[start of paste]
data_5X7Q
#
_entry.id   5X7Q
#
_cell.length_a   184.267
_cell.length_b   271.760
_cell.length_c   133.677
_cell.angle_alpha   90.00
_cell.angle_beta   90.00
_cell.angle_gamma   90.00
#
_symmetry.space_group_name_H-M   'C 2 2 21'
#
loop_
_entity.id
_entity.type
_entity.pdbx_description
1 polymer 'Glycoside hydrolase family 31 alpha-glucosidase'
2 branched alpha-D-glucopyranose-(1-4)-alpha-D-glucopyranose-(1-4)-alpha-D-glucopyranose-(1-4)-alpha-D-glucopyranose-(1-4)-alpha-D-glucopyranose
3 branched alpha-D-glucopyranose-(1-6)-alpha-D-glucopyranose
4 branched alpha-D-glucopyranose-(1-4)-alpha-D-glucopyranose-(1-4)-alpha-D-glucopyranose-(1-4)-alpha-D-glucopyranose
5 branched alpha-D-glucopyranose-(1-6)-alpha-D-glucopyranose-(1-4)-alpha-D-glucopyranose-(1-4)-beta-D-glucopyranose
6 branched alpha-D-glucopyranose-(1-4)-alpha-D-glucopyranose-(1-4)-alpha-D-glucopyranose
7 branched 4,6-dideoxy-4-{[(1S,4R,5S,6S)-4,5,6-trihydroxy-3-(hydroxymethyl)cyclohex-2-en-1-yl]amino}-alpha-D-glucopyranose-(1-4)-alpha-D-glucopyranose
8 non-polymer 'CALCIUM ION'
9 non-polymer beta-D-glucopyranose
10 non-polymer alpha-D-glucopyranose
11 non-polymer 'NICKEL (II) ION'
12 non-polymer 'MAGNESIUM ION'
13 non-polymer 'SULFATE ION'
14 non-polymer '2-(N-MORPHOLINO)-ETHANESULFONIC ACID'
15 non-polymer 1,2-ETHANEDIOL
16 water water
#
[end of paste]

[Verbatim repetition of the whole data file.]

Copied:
data_5X7Q
#
_entry.id   5X7Q
#
_cell.length_a   184.267
_cell.length_b   271.760
_cell.length_c   133.677
_cell.angle_alpha   90.00
_cell.angle_beta   90.00
_cell.angle_gamma   90.00
#
_symmetry.space_group_name_H-M   'C 2 2 21'
#
loop_
_entity.id
_entity.type
_entity.pdbx_description
1 polymer 'Glycoside hydrolase family 31 alpha-glucosidase'
2 branched alpha-D-glucopyranose-(1-4)-alpha-D-glucopyranose-(1-4)-alpha-D-glucopyranose-(1-4)-alpha-D-glucopyranose-(1-4)-alpha-D-glucopyranose
3 branched alpha-D-glucopyranose-(1-6)-alpha-D-glucopyranose
4 branched alpha-D-glucopyranose-(1-4)-alpha-D-glucopyranose-(1-4)-alpha-D-glucopyranose-(1-4)-alpha-D-glucopyranose
5 branched alpha-D-glucopyranose-(1-6)-alpha-D-glucopyranose-(1-4)-alpha-D-glucopyranose-(1-4)-beta-D-glucopyranose
6 branched alpha-D-glucopyranose-(1-4)-alpha-D-glucopyranose-(1-4)-alpha-D-glucopyranose
7 branched 4,6-dideoxy-4-{[(1S,4R,5S,6S)-4,5,6-trihydroxy-3-(hydroxymethyl)cyclohex-2-en-1-yl]amino}-alpha-D-glucopyranose-(1-4)-alpha-D-glucopyranose
8 non-polymer 'CALCIUM ION'
9 non-polymer beta-D-glucopyranose
10 non-polymer alpha-D-glucopyranose
11 non-polymer 'NICKEL (II) ION'
12 non-polymer 'MAGNESIUM ION'
13 non-polymer 'SULFATE ION'
14 non-polymer '2-(N-MORPHOLINO)-ETHANESULFONIC ACID'
15 non-polymer 1,2-ETHANEDIOL
16 water water
#